How to Not Sit on Your Butt All Day When Your Job Requires You to Sit on Your Butt All Day

I work in IT. More importantly, I work in IT in a global company that has offices all around the country and 95% of all their meetings online to accommodate people being in several different work locations. In other words, in order to do my job, I have to spend the vast majority of my time at work at my desk, in front of my computer. And it drives me insane.

I wear a Fitbit (a fancy pedometer) on my wrist every day with a goal set to 10,000 steps (about five miles total of walking throughout the day). If I’m lucky, on a good day, I MIGHT get to just over 2,000 steps by the time I’m leaving work. Considering by that point I’m about halfway through my waking hours for the day, that’s pretty pathetic. So after a lot whining, complaining, and insisting this was important to me without actually making any serious changes (a familiar pattern for people wanting to “exercise more” or “get in shape”), I’ve decided to do something about it. Here’s my plan of action:

1) I just recently switched office buildings, so I made a commitment on the first day I moved to park all the way at the back of the parking lot. Granted, this probably only gives me an extra 100-200 steps a day, but that’s still 100-200 closer to my goal than I would have been before. And you don’t have to switch work locations to make this one happen; just make the decision to commit to yourself and start parking further away. This also works at grocery stores!

2) Now when I get frustrated or bored (unless I’m in a meeting), instead of just thinking about how nice it’d be if I could go for a run to blow off some steam and/or clear my head, I actually get up and go do something. Today I ran up and down the stairs five times. Maybe tomorrow I’ll go for a quick walk around the outside of the building, and then the day after I’ll walk from my building down to the main street and back. Who knows? There are plenty of opportunities to get out of your chair for a few minutes to move around, and all of them are good.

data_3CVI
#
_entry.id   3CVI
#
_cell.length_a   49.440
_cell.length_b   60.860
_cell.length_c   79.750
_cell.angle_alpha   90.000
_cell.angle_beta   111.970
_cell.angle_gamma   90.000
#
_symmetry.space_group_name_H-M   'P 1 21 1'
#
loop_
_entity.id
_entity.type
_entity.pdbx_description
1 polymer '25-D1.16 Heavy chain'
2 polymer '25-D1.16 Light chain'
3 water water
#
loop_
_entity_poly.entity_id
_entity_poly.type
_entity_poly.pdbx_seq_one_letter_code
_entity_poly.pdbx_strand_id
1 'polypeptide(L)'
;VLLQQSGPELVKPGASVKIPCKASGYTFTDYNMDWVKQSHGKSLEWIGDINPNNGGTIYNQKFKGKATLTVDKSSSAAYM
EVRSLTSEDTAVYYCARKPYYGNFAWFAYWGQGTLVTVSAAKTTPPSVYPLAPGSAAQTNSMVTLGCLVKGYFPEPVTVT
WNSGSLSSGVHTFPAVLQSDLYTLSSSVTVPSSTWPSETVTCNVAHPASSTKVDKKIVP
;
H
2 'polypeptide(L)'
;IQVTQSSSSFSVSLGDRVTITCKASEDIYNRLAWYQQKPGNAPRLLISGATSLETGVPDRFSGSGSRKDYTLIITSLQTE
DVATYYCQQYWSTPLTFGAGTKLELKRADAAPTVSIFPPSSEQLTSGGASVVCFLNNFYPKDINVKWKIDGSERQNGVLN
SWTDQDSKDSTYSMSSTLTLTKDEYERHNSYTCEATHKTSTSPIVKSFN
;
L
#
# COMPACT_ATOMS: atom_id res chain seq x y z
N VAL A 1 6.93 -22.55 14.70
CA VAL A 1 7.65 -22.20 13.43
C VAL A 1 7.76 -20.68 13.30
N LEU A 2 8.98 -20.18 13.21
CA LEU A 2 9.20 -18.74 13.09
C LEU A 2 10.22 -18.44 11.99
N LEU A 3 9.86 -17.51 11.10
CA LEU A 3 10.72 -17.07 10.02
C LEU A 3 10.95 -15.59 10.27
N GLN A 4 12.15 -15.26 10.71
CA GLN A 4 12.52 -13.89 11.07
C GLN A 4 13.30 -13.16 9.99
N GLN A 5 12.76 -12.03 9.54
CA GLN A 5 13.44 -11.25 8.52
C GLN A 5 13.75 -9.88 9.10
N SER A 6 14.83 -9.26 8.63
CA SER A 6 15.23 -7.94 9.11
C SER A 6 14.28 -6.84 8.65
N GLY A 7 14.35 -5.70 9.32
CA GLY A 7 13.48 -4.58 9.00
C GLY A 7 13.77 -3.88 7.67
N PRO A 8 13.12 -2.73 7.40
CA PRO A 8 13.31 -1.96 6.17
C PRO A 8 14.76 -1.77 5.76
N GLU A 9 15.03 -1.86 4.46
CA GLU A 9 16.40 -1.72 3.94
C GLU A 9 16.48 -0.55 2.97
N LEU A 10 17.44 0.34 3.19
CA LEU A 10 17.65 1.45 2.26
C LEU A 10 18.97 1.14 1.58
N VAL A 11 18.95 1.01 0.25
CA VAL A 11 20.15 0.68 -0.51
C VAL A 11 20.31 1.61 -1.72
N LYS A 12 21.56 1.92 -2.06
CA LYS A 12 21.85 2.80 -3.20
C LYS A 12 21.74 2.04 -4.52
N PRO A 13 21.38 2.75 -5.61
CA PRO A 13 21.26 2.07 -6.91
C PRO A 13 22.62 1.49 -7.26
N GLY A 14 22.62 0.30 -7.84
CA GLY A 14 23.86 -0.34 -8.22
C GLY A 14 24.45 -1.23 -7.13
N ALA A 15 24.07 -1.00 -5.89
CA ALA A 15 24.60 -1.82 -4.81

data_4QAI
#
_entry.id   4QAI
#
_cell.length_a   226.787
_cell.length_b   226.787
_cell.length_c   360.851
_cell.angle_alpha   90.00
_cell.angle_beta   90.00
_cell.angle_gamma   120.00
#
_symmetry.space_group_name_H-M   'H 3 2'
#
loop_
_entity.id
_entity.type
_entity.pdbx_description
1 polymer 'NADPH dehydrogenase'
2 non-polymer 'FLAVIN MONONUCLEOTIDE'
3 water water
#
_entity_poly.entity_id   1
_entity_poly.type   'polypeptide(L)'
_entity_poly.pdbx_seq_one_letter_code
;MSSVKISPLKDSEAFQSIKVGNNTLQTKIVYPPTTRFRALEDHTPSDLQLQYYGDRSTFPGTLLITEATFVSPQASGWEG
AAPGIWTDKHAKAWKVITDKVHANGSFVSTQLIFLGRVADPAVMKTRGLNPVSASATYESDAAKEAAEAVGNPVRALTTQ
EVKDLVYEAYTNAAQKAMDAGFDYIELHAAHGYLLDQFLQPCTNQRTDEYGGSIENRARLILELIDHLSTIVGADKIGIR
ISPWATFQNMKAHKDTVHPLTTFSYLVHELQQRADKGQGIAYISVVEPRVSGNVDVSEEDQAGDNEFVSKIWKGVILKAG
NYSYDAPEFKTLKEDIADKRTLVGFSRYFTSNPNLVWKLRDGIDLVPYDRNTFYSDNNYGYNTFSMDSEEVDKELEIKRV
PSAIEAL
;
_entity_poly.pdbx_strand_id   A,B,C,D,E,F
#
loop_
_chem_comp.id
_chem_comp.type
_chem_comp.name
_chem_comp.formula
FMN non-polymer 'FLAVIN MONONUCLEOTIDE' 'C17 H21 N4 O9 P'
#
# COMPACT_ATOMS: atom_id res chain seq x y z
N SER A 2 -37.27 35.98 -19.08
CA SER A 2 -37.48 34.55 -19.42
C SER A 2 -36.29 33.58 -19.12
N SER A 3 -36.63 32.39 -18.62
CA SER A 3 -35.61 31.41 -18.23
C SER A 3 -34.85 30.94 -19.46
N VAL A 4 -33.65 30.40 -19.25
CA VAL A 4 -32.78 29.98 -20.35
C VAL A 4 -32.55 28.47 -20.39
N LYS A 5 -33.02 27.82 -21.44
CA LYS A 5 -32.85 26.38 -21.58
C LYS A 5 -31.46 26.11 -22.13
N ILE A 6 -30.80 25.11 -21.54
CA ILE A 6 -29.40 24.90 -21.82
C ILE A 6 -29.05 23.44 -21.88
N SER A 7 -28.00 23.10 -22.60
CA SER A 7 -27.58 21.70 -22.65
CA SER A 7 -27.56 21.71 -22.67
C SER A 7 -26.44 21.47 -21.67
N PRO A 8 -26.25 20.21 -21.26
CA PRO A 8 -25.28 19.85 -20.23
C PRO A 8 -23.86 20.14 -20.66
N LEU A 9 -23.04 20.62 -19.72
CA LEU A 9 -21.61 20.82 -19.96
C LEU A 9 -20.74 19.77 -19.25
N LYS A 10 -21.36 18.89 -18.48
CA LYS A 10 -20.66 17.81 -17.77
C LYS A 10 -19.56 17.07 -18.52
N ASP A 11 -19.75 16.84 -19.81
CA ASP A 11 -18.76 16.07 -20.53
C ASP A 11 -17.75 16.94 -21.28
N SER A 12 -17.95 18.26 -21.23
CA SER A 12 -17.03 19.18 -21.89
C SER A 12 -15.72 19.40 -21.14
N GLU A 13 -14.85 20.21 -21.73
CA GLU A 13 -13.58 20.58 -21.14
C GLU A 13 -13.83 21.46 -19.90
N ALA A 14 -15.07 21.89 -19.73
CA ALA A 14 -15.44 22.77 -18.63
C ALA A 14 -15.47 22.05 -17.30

3) I brought some hand grips to work that I keep in my desk and can pull out to squeeze during meetings. Bonus: this helps my grip strength for aerial!

4) I also decided to splurge and buy an under-desk elliptical so I could pedal away while I’m still sitting. If you have an environment that’s conducive to it and the cash to make it happen, there are also desk treadmills that I think would be preferable to the elliptical (because even though I’ll be pedaling, I’ll still be sitting). If you’re on a smaller budget, they make cheap bike pedals that you can keep under your desk at work for the same reason. I went with the elliptical because it was cheaper than comparable bike pedal options I found (I wanted it to count my steps and be quiet enough to not bother my coworkers), but really anything that allows you to work and move at the same time will do the trick!

So far, these things seem to be working. I feel better already and when I left the office today I had nearly 5,000 steps. Hooray for positive changes!


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